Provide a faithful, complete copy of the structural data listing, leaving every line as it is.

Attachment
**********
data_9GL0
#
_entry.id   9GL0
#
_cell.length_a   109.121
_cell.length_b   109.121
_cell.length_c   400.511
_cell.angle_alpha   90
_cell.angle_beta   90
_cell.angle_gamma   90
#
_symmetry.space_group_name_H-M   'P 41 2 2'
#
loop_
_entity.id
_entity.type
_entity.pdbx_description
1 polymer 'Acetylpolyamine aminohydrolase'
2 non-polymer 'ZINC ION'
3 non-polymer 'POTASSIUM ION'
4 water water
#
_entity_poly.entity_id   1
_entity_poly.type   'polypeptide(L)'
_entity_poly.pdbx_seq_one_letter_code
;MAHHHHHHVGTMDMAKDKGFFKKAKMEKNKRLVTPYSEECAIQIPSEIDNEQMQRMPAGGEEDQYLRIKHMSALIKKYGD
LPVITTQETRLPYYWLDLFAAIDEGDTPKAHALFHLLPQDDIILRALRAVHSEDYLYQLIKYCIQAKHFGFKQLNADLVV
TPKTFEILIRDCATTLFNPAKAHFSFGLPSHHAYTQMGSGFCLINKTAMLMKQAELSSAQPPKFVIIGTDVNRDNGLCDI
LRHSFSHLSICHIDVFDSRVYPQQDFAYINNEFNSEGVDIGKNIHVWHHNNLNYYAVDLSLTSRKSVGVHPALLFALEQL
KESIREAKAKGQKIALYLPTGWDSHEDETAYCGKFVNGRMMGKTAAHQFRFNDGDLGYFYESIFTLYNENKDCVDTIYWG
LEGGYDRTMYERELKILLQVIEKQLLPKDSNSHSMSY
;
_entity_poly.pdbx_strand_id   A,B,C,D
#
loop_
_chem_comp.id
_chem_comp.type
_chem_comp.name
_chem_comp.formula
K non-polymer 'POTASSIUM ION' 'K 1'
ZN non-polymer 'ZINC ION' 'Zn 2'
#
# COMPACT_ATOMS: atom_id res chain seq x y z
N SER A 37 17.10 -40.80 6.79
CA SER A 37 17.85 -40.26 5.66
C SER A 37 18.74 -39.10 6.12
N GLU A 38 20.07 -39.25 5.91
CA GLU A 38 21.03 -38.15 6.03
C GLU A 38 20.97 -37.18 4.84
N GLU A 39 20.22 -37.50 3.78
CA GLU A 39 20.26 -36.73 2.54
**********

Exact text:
data_9GL0
#
_entry.id   9GL0
#
_cell.length_a   109.121
_cell.length_b   109.121
_cell.length_c   400.511
_cell.angle_alpha   90
_cell.angle_beta   90
_cell.angle_gamma   90
#
_symmetry.space_group_name_H-M   'P 41 2 2'
#
loop_
_entity.id
_entity.type
_entity.pdbx_description
1 polymer 'Acetylpolyamine aminohydrolase'
2 non-polymer 'ZINC ION'
3 non-polymer 'POTASSIUM ION'
4 water water
#
_entity_poly.entity_id   1
_entity_poly.type   'polypeptide(L)'
_entity_poly.pdbx_seq_one_letter_code
;MAHHHHHHVGTMDMAKDKGFFKKAKMEKNKRLVTPYSEECAIQIPSEIDNEQMQRMPAGGEEDQYLRIKHMSALIKKYGD
LPVITTQETRLPYYWLDLFAAIDEGDTPKAHALFHLLPQDDIILRALRAVHSEDYLYQLIKYCIQAKHFGFKQLNADLVV
TPKTFEILIRDCATTLFNPAKAHFSFGLPSHHAYTQMGSGFCLINKTAMLMKQAELSSAQPPKFVIIGTDVNRDNGLCDI
LRHSFSHLSICHIDVFDSRVYPQQDFAYINNEFNSEGVDIGKNIHVWHHNNLNYYAVDLSLTSRKSVGVHPALLFALEQL
KESIREAKAKGQKIALYLPTGWDSHEDETAYCGKFVNGRMMGKTAAHQFRFNDGDLGYFYESIFTLYNENKDCVDTIYWG
LEGGYDRTMYERELKILLQVIEKQLLPKDSNSHSMSY
;
_entity_poly.pdbx_strand_id   A,B,C,D
#
loop_
_chem_comp.id
_chem_comp.type
_chem_comp.name
_chem_comp.formula
K non-polymer 'POTASSIUM ION' 'K 1'
ZN non-polymer 'ZINC ION' 'Zn 2'
#
# COMPACT_ATOMS: atom_id res chain seq x y z
N SER A 37 17.10 -40.80 6.79
CA SER A 37 17.85 -40.26 5.66
C SER A 37 18.74 -39.10 6.12
N GLU A 38 20.07 -39.25 5.91
CA GLU A 38 21.03 -38.15 6.03
C GLU A 38 20.97 -37.18 4.84
N GLU A 39 20.22 -37.50 3.78
CA GLU A 39 20.26 -36.73 2.54